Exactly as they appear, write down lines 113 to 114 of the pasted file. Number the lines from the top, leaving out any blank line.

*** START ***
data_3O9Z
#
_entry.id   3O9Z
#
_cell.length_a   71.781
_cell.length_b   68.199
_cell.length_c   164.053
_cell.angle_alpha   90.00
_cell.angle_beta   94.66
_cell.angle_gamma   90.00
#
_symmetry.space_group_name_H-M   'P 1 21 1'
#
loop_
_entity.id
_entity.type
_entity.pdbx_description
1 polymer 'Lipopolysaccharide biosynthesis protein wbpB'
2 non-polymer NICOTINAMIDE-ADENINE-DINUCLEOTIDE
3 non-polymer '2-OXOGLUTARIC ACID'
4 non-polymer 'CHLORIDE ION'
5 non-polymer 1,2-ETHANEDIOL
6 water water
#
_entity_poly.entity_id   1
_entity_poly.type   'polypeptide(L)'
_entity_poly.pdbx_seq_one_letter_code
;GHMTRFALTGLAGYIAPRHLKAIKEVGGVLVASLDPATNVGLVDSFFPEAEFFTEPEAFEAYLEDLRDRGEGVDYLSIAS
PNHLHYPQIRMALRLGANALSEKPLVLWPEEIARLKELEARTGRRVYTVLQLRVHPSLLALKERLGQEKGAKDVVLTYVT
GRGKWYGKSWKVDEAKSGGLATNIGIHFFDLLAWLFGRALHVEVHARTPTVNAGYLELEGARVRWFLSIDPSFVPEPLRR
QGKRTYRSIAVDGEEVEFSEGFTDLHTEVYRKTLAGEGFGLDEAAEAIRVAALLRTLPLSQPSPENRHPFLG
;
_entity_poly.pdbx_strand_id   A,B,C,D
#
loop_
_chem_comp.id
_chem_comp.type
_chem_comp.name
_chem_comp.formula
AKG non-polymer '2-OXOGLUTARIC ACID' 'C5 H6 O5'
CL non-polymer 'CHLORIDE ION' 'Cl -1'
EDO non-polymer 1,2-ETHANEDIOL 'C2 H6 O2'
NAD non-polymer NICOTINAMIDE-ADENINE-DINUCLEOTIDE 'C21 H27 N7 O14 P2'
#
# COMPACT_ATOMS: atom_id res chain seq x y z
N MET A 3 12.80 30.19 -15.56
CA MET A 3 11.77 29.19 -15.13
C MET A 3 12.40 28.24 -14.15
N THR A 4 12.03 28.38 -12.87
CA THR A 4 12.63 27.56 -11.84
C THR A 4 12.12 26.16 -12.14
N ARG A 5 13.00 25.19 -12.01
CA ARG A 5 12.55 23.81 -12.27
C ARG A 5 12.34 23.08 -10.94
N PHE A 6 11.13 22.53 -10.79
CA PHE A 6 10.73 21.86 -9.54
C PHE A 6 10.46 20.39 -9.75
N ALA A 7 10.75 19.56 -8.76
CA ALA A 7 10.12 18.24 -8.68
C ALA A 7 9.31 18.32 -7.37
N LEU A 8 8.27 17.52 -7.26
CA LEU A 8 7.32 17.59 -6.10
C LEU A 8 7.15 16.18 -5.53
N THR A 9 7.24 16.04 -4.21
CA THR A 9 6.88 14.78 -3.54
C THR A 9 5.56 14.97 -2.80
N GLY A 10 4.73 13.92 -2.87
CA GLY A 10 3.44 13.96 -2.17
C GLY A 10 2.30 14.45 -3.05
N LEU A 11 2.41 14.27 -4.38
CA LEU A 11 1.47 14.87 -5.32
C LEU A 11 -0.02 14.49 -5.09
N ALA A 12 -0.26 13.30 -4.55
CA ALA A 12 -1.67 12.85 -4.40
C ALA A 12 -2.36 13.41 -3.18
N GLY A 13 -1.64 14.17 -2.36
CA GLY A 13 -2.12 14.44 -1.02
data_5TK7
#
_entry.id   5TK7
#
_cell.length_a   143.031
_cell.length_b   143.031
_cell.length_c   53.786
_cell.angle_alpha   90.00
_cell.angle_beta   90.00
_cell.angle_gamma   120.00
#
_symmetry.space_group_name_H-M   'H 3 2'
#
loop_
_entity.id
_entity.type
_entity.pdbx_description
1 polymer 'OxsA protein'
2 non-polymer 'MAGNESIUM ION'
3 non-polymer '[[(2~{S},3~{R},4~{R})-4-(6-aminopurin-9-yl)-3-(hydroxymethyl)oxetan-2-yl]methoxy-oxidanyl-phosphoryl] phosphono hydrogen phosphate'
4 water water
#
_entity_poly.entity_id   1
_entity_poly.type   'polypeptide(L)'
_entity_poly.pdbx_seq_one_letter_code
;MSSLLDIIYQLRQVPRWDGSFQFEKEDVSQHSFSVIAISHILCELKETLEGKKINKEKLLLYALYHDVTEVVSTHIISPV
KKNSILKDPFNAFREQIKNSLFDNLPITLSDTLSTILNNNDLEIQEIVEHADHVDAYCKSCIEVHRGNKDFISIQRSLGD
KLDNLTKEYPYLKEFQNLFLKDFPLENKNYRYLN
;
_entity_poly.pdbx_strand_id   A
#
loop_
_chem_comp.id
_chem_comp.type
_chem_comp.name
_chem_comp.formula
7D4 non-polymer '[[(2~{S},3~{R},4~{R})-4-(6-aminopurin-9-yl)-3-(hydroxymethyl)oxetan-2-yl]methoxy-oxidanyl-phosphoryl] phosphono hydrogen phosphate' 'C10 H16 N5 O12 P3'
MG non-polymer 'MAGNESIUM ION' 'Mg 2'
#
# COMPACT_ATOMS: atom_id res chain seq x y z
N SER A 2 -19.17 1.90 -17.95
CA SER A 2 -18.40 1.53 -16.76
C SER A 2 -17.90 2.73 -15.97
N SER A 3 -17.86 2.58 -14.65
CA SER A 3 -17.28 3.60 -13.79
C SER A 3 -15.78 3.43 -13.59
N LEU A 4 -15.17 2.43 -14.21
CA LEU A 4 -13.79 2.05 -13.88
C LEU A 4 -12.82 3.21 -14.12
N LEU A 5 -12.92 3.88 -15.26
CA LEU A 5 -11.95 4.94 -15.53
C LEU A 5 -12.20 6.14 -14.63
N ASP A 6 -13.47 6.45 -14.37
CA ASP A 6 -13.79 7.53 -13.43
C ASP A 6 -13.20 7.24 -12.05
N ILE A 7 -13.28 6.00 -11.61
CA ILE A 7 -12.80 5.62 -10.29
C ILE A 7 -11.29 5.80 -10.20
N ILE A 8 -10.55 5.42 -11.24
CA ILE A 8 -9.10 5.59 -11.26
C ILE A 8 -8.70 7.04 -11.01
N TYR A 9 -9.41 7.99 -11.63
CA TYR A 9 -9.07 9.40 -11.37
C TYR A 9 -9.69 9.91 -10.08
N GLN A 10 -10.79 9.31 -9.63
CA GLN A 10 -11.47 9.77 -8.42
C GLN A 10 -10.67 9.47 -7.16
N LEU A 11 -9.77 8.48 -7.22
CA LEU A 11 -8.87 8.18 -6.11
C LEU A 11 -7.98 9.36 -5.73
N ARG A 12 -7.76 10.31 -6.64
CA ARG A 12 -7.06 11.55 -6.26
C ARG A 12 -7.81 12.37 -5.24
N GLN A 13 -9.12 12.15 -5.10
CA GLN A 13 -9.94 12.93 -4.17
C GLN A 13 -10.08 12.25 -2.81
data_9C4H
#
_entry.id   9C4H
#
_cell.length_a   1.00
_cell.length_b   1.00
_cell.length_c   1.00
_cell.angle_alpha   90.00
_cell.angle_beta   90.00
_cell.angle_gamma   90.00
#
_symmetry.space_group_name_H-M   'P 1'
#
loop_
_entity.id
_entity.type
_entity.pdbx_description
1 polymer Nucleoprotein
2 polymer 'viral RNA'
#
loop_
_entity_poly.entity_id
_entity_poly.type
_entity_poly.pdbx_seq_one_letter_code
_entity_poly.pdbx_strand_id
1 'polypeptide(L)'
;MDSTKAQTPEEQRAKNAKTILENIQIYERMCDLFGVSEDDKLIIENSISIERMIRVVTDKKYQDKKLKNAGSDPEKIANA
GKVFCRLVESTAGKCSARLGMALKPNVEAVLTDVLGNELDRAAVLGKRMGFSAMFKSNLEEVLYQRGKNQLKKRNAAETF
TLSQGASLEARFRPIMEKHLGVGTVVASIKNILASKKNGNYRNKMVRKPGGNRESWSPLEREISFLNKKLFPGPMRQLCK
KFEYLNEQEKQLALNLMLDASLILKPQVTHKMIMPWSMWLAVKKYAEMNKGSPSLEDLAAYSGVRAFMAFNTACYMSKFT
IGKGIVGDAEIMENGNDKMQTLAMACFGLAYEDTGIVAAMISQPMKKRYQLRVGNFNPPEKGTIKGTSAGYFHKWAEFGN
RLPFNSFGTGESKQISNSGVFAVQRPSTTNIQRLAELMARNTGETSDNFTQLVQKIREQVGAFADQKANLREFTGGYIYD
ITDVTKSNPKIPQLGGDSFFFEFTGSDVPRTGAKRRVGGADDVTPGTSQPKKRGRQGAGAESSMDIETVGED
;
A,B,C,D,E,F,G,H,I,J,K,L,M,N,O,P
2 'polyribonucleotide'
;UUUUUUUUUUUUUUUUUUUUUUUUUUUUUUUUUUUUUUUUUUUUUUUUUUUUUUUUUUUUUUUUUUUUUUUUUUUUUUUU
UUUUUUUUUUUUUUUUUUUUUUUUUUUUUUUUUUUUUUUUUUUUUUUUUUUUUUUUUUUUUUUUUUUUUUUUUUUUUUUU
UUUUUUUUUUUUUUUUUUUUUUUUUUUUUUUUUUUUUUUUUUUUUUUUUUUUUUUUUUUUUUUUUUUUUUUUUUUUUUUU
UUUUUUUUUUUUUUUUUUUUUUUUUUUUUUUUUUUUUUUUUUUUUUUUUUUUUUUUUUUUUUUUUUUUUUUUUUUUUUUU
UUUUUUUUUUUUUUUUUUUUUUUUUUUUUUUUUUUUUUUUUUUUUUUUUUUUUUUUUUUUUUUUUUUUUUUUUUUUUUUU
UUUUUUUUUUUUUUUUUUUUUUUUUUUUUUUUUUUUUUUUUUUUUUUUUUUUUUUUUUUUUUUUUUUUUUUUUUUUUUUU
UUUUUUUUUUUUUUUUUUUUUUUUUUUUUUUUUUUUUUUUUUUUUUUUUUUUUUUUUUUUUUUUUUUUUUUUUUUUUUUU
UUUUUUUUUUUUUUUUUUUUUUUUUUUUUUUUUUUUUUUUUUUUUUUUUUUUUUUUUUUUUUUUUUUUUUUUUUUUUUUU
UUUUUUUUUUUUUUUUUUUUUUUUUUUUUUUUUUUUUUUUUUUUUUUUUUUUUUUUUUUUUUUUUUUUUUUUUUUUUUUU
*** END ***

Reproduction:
_chem_comp.formula
7D4 non-polymer '[[(2~{S},3~{R},4~{R})-4-(6-aminopurin-9-yl)-3-(hydroxymethyl)oxetan-2-yl]methoxy-oxidanyl-phosphoryl] phosphono hydrogen phosphate' 'C10 H16 N5 O12 P3'